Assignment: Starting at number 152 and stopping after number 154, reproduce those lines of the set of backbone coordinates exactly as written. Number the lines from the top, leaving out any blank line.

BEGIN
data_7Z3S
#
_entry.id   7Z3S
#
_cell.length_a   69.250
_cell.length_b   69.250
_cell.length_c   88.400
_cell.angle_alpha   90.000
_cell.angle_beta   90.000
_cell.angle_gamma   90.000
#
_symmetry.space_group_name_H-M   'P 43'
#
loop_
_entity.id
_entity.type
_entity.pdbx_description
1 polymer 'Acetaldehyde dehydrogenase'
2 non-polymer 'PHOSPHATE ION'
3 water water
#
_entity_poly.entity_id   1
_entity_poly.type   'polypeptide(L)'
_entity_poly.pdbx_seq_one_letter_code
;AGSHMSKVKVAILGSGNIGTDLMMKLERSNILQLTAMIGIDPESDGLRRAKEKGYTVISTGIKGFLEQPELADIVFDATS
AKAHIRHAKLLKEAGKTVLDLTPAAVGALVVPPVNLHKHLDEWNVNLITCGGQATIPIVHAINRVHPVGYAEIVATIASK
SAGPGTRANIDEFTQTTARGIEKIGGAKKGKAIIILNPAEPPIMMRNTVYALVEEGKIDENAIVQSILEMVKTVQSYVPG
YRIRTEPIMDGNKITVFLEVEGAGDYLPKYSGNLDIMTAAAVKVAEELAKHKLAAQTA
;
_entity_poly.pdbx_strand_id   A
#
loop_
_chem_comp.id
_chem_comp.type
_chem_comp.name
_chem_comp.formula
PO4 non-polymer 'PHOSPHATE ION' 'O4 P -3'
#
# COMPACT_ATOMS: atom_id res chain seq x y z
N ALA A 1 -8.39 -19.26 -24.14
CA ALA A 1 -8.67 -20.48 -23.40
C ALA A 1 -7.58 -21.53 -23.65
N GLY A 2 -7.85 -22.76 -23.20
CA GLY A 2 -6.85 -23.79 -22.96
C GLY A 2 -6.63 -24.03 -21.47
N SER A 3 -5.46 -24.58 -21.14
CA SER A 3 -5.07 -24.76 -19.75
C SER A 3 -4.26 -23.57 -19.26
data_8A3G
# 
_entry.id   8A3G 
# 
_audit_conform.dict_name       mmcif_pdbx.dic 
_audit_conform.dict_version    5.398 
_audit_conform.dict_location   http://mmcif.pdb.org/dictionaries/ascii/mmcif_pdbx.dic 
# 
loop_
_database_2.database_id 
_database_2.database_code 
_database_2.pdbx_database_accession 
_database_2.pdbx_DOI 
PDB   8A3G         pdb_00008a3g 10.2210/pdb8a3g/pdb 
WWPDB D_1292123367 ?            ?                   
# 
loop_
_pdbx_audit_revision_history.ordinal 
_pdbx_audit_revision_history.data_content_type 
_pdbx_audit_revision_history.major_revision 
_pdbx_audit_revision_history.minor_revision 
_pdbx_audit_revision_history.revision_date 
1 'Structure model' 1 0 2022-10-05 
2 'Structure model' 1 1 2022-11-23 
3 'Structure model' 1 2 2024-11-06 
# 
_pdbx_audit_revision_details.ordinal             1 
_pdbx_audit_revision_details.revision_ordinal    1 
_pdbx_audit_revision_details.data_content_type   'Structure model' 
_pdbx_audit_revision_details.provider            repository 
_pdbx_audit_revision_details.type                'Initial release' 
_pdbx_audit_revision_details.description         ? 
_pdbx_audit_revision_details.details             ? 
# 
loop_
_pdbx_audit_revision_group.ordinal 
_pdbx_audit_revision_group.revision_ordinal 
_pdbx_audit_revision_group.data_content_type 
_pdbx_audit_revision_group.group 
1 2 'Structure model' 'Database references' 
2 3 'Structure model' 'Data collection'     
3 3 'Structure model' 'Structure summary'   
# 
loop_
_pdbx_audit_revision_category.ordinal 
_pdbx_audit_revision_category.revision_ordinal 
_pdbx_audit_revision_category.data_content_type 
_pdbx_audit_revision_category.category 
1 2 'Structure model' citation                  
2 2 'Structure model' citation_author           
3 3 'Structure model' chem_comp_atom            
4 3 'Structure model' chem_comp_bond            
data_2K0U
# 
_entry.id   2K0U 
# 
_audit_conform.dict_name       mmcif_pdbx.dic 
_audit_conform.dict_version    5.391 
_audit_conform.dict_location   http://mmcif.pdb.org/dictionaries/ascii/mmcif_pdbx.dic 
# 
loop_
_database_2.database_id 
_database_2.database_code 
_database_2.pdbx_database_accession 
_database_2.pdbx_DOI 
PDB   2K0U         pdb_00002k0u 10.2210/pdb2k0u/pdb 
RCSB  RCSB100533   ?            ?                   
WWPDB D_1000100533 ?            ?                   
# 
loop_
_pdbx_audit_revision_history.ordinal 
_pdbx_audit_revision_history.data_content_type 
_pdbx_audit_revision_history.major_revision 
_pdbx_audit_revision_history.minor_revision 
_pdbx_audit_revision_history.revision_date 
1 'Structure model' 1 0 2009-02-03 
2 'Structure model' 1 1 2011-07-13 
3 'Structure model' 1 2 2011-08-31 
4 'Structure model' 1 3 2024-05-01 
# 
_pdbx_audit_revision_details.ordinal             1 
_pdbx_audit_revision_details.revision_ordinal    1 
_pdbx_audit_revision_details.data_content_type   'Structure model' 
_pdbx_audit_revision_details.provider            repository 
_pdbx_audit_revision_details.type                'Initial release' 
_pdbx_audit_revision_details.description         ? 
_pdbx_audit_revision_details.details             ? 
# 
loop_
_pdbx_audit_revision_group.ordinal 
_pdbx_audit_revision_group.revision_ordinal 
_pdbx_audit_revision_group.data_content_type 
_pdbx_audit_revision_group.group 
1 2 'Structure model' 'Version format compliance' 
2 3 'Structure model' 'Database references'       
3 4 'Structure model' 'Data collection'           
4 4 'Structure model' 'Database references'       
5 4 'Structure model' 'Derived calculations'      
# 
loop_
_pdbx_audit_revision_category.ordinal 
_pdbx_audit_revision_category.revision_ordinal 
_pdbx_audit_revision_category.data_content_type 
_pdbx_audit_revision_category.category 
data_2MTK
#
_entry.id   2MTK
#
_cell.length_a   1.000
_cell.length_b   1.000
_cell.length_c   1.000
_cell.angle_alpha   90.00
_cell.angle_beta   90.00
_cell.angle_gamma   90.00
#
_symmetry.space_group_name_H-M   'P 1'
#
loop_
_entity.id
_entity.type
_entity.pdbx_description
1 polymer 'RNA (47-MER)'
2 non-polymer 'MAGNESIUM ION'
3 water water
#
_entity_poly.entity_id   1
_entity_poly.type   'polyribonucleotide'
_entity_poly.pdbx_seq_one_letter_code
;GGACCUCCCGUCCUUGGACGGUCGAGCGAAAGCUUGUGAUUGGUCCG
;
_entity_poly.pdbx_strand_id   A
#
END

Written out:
_pdbx_audit_revision_category.category 
data_2MTK
#